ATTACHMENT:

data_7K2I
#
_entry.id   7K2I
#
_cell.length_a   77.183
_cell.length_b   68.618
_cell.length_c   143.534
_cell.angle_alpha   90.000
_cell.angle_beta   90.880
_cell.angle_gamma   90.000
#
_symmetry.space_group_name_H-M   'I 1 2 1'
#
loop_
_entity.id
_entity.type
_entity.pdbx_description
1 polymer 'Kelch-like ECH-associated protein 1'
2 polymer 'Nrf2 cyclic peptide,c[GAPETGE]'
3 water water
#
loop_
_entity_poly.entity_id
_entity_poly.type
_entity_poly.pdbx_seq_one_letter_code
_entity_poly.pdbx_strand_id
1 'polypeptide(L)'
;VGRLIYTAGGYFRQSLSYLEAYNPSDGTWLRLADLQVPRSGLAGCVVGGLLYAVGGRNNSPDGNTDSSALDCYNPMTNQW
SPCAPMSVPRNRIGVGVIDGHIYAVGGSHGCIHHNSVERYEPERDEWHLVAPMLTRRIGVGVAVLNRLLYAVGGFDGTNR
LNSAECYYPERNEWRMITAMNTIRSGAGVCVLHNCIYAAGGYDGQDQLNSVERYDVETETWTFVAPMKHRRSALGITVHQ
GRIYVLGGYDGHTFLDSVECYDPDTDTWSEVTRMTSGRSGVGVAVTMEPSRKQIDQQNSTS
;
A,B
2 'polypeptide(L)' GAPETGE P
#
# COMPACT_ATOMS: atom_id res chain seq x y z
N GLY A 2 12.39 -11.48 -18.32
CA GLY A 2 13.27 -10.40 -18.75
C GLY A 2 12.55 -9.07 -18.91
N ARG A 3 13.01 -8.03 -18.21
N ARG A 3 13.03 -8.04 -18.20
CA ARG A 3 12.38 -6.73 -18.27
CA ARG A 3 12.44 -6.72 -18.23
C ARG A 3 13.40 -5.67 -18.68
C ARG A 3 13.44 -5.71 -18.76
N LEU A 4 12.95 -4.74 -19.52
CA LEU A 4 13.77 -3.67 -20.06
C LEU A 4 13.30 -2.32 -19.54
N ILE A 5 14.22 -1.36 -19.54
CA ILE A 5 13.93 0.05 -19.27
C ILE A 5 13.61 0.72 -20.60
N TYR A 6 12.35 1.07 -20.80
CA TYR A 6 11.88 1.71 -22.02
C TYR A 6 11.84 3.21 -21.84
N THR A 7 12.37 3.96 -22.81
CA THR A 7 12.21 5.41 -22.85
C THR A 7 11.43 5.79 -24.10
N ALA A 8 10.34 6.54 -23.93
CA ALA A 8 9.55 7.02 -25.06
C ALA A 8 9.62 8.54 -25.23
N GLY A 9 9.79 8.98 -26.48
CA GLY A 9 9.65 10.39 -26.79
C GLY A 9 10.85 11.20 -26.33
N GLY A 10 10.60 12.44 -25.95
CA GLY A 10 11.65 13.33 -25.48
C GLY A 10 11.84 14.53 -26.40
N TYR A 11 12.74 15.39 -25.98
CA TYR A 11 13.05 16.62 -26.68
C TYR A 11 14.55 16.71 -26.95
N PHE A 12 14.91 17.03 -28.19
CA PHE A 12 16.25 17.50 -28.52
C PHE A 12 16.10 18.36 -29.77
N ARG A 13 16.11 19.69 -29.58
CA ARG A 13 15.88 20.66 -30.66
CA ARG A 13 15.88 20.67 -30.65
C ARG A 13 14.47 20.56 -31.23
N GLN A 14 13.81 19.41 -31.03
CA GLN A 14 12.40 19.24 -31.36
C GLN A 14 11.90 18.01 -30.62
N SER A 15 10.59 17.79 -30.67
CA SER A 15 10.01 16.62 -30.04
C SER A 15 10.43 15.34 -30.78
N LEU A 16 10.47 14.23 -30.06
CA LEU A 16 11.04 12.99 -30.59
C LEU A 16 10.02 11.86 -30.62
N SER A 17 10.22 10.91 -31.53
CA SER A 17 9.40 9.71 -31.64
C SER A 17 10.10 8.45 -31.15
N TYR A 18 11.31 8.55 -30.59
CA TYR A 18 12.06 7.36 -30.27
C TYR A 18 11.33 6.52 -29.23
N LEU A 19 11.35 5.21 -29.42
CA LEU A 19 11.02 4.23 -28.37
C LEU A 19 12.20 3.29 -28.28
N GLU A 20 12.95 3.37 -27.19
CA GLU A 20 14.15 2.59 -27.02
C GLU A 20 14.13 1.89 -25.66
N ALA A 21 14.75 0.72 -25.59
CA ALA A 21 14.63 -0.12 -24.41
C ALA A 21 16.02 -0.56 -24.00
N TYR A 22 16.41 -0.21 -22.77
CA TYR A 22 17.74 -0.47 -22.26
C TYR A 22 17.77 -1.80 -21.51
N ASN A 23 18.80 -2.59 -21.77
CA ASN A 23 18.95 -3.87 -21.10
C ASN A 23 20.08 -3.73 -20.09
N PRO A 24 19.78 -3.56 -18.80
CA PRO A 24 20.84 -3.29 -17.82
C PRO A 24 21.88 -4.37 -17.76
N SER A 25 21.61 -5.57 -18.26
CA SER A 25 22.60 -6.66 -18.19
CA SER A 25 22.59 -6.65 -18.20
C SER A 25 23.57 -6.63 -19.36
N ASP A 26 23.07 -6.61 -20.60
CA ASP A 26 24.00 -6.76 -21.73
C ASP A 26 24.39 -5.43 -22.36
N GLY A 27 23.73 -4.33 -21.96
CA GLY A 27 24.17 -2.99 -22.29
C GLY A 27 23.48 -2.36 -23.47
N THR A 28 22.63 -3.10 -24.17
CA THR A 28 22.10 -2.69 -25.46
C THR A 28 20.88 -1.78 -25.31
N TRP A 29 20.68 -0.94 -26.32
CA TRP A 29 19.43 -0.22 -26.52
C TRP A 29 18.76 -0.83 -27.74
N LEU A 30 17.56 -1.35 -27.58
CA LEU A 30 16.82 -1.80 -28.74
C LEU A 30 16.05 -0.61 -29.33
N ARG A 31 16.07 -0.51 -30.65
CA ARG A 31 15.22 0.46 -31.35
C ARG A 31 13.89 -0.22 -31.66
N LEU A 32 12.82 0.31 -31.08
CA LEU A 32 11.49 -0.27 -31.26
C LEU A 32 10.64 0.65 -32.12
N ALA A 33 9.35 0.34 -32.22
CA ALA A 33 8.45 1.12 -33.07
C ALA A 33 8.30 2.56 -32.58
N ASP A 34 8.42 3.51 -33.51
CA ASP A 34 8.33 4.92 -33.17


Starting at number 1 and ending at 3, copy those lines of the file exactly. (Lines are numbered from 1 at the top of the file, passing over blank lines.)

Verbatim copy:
data_7K2I
#
_entry.id   7K2I